Where's the data?
This is caused by the significance condition, defined in the cabling standards as:
The significance condition equals the average frequency response expressed in dB between 100 MHz and 250 MHz. If the average measured ANEXT loss or AFEXT loss between 100 MHz and 250 MHz exceeds the significance condition, then the entire ANEXT loss or AFEXT loss response is excluded (discarded) in the power sum computation. If the average measured ANEXT loss or AFEXT loss between 100 MHz and 250 MHz does not exceed the significance condition, then the entire ANEXT loss or AFEXT loss response is included in the power sum computation. The value of the significance condition is 90 dB.
You can verify this by clicking on Significance Detail:
In the above example, I have taken the alien near end crosstalk (ANEXT) measurement from Pair 12 - 12 and displayed it below:
As you can see, there is very little alien crosstalk going on here. It has met the significance condition of 90 dB. The majority of this trace is random noise from external noise sources, the noise floor and residual NEXT of the the test instrument with its adapters. You've heard of people talking about the importance of noise floors. This is the reason why. If the field tester had a poor random noise floor, your alien crosstalk measurements would include the random noise floor of the field tester - potentially resulting in false failures.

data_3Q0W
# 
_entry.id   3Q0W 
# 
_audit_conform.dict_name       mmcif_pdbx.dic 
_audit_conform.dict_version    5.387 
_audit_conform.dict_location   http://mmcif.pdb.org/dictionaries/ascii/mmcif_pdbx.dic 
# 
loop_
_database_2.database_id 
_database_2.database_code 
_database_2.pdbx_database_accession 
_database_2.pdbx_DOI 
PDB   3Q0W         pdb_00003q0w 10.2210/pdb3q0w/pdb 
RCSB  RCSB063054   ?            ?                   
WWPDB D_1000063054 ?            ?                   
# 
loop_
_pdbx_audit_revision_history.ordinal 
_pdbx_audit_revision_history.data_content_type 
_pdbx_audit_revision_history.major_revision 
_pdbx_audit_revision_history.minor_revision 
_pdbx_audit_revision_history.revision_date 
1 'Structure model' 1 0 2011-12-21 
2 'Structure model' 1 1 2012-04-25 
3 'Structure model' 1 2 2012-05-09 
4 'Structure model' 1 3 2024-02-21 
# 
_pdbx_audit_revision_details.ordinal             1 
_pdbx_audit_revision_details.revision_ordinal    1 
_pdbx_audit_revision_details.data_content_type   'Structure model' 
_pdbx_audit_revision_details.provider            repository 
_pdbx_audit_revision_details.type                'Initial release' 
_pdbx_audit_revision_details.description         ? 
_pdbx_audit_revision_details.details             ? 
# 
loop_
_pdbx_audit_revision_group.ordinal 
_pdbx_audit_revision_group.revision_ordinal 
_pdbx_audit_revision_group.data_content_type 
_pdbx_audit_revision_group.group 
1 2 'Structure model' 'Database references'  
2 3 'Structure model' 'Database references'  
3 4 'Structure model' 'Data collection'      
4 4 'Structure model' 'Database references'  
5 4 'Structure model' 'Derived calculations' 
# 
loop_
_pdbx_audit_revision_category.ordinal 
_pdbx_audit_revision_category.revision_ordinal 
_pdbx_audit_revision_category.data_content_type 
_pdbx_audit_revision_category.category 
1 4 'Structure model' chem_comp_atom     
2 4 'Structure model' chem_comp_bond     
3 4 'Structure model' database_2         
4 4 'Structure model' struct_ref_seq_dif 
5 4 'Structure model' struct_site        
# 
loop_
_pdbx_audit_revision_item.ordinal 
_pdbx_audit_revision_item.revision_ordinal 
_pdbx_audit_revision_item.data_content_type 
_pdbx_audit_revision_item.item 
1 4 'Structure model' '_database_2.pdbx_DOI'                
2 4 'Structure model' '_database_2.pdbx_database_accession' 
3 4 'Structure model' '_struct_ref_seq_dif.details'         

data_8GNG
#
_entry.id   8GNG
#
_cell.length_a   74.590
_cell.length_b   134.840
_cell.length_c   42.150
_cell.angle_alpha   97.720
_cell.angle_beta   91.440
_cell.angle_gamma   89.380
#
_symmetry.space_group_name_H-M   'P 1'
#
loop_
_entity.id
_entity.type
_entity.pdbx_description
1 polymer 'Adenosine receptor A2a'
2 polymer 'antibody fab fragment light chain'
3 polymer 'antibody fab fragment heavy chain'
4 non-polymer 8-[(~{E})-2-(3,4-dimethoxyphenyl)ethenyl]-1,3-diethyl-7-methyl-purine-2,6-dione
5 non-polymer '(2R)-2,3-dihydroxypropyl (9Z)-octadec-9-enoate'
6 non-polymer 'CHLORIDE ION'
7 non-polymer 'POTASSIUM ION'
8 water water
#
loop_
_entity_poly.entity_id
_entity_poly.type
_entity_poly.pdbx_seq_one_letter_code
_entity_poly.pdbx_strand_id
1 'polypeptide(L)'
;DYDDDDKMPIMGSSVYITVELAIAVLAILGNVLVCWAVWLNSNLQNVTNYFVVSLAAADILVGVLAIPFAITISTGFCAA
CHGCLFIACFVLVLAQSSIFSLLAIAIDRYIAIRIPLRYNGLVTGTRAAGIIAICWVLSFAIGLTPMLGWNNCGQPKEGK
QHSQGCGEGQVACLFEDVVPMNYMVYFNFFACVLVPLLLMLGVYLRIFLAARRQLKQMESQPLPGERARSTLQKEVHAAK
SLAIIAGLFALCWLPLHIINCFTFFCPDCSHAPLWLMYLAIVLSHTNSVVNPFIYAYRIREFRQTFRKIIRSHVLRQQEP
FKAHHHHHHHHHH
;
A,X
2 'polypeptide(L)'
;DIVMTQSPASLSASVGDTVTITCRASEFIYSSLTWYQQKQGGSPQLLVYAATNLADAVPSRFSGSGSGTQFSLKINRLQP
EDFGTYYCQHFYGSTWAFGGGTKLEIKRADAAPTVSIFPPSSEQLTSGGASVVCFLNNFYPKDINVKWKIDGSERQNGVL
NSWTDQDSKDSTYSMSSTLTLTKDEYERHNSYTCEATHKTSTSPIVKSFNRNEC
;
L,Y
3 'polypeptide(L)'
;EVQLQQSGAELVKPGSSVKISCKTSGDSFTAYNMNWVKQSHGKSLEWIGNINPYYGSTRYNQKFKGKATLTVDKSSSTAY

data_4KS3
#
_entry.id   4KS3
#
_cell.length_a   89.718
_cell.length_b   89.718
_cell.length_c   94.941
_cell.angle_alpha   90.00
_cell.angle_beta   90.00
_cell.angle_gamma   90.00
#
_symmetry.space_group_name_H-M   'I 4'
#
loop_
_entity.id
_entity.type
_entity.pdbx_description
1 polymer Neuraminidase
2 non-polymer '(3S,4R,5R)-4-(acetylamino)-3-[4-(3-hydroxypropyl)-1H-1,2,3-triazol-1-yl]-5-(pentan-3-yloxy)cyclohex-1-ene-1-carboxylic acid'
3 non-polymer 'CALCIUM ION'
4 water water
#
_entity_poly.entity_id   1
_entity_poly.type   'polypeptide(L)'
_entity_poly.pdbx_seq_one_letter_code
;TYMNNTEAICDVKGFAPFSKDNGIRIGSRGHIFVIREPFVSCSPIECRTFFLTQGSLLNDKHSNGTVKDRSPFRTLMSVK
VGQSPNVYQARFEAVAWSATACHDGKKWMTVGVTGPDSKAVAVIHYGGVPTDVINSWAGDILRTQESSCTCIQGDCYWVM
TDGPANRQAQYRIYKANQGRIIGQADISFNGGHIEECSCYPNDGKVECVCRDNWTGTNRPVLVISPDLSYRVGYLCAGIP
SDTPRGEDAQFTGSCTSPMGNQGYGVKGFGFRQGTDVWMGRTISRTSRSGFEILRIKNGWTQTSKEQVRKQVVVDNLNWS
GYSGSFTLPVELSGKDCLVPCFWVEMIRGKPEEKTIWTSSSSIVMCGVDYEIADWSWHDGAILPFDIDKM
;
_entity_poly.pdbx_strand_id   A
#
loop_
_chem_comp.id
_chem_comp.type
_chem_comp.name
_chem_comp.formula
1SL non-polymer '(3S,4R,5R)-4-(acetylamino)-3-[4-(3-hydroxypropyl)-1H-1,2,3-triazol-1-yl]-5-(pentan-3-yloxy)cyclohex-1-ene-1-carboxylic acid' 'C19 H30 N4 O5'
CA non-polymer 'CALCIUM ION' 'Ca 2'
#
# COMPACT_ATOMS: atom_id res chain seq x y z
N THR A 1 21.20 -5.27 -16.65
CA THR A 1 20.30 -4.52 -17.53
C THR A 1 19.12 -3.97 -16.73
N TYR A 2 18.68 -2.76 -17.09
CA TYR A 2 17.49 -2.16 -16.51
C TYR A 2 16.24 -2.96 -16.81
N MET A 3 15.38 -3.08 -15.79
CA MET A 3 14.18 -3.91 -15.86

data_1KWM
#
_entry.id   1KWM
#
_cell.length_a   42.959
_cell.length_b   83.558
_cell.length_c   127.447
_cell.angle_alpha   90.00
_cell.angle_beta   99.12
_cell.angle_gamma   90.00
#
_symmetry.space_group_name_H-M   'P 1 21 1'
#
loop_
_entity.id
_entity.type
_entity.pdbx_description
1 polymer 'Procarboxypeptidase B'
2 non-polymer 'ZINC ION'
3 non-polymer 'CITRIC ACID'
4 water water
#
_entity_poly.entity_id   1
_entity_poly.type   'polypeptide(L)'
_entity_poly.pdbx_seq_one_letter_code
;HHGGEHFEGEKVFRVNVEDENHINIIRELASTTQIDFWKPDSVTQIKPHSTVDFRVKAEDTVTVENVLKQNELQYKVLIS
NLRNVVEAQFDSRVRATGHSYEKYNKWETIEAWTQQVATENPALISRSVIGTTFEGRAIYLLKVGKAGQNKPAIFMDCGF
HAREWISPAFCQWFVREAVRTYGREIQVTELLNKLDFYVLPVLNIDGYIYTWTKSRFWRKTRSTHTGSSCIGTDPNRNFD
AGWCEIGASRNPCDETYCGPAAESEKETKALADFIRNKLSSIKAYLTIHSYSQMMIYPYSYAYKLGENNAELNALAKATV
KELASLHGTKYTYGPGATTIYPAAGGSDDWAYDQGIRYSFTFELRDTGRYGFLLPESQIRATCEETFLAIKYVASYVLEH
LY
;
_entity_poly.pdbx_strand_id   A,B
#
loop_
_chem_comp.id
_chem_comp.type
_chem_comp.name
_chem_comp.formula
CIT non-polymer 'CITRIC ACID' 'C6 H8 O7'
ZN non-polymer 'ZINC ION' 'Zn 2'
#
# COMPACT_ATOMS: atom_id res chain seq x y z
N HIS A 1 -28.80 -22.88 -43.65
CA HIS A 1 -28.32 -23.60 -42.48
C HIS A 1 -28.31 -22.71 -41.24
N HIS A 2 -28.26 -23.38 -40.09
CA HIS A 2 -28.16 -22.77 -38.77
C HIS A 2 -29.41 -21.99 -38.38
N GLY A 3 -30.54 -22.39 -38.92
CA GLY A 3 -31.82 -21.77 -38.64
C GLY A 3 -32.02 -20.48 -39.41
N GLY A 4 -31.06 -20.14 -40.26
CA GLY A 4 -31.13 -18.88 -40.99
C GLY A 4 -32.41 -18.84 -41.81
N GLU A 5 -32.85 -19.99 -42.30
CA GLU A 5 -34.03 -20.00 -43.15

If we disabled the significance condition check in our result above, we would see: (customers are not able to do this of course)
Bottom line: This is all taken care of for you in the software.